"What about Blythe Holmes?” Mercy was anxious to learn what she could about the younger woman. "Is she the right wife for Ted?”

Gabriel folded his massive wings against his back. "I don’t have the answer to that. But I’m sure within a short amount of time you’ll discover that for yourself.”

"You know who I think he should marry.”

"Who?” Gabriel’s head bent back with surprise.

"Well, we just met her for a moment or two, but I think Joy Palmer—”

"Joy Palmer?” Gabriel said loudly enough to ruffle Mercy’s delicate feathers. Sometimes the archangel forgot how much larger he was than a mere prayer ambassador.

"I realize we only just met her, but didn’t you notice how gentle and caring she is toward Catherine and the other residents at Wilshire Grove?”

Gabriel studied Mercy for a lengthy, uncomfortable moment. "Yes, but that doesn’t mean she’d make Ted Griffin a good wife.”

"Catherine likes her,” Mercy felt obliged to remind him.

"She’s also fond of Emily, Thelma, Lucille, and the other ladies on the library committee, but I don’t see you matchmaking Ted with any of them.”

"That would be ridiculous,” Mercy said, not understanding Gabriel’s lack of insight. All this should have been obvious to him. "Those women aren’t anywhere close to Ted’s age. Joy Palmer is a mere five years younger.”

Gabriel crossed his arms as if to say he’d like nothing better than to end their conversation.

"Furthermore, I saw the look that came into Joy’s eyes when Ted first arrived. It’s clear to me that you’re simply not that well versed in the area of human romance.”

"And you are?”

"I know a little about romance,” Mercy admitted. "Enough to know interested when I see it, and Joy was definitely interested.”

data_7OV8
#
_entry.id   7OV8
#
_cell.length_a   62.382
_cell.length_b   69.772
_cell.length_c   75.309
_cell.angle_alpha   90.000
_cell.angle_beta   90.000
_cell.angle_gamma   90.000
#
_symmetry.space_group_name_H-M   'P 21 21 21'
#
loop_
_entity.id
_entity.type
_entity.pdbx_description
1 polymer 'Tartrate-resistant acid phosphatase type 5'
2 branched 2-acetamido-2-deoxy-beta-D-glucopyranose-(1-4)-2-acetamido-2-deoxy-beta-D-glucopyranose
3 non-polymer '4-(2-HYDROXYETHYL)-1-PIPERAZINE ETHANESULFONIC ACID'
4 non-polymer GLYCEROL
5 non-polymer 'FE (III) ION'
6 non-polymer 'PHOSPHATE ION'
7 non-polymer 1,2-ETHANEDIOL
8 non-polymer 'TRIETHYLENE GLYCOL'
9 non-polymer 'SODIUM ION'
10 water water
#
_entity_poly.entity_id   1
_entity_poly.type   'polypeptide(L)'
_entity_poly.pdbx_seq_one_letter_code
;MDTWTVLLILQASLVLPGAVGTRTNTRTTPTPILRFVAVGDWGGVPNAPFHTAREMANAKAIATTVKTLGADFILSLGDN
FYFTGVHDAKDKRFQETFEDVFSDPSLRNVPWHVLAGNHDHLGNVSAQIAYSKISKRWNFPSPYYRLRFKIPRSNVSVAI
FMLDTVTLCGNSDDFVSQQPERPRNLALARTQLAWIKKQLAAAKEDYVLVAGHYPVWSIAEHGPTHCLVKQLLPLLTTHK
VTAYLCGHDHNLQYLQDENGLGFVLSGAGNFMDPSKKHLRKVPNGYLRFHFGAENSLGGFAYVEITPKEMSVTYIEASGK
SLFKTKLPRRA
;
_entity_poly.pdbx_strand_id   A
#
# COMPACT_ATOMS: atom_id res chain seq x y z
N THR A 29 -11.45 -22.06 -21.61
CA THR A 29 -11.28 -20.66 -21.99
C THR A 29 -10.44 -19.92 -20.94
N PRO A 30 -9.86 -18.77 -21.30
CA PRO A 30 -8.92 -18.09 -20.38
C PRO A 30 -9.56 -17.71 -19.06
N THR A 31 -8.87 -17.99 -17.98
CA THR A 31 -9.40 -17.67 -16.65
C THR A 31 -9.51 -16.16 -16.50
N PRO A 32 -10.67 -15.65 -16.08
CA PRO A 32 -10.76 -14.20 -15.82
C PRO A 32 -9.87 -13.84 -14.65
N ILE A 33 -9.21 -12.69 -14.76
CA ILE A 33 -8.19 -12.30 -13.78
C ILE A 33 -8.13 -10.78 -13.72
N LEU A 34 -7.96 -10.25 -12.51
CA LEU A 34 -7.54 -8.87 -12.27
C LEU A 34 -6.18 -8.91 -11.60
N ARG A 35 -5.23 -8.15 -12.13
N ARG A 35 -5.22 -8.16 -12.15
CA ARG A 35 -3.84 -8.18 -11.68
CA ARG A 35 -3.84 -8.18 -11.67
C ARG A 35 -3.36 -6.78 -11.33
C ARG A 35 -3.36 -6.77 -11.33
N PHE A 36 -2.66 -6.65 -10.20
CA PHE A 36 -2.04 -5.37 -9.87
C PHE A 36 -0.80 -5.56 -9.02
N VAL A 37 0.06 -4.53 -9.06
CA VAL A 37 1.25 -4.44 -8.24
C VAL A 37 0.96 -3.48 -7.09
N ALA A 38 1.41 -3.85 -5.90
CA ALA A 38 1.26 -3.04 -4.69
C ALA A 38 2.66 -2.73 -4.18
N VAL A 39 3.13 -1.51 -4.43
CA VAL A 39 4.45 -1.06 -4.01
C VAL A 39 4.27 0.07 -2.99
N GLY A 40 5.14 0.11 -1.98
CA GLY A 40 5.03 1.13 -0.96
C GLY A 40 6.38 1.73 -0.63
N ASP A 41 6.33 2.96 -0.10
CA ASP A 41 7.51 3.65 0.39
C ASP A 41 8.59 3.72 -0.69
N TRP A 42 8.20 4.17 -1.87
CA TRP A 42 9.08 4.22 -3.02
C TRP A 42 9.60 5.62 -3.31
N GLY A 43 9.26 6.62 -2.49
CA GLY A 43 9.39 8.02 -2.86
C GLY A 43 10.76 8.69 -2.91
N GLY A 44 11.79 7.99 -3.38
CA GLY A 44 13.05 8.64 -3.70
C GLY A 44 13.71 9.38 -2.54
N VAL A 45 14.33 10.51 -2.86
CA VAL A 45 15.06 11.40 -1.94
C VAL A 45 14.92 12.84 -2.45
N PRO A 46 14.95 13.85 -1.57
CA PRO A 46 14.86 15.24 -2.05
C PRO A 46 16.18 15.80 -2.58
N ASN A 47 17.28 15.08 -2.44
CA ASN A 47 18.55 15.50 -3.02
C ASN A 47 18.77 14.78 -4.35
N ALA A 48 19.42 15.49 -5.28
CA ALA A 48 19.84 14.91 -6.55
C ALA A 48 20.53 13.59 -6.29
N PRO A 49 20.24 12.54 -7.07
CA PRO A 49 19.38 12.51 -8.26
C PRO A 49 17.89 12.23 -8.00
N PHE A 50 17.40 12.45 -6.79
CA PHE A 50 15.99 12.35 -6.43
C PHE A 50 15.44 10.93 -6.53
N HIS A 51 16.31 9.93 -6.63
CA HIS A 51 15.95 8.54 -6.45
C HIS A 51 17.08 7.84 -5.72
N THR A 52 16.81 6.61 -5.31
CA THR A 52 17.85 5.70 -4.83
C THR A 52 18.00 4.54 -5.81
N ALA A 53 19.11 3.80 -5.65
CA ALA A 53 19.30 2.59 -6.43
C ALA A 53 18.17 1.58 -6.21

"I won’t have you pulling any of your funny business. Understand?”

Mercy put on her most injured look. "I wouldn’t dream of doing a—”

"Yes, you would,” Gabriel interrupted testily. "I’m telling you right now, I won’t put up with any of it.”

"Haven’t I given you my word of honor?”

"A lot of good that did me last year,” Gabriel mumbled under his breath. Then, with little fanfare, he lifted his massive arms, parting the thick clouds, and ushered them back into the prayer room.

Both Shirley and Goodness were waiting for her.

"Well?” Goodness asked.

"Gabriel was right,” Mercy said, almost breathless, she was so eager to tell her friends everything she’d found out about Catherine Goodwin. She could handle this prayer request with one wing tied behind her back! "I’m really pleased to work with such a wonderful older woman.”

"Just wait until I tell you what I learned,” Shirley said, slumping onto a chair and raising her feet onto the ottoman. Both her arms dangled over the sides as if it demanded too much energy to lift them. "I’m afraid I’m going to need help. Lots and lots of help.”

"You’ve got it,” Goodness assured her. "Really, Shirley, this is the beauty of the three of us working together.”

"We’re a team.”

"A team,” Gabriel repeated as if the idea of the three of them assigned to the same city should have been outlawed.

"Lighten up, Gabe,” Goodness said, and pressed her hand against her hip. "We’re going to be so good you won’t even know we’re on assignment.”

"Los Angeles could use a bit of our help,” Mercy said, thinking about all she’d seen in those brief moments allotted her.

"I don’t think California’s prepared for the likes of you three,” Gabriel grumbled.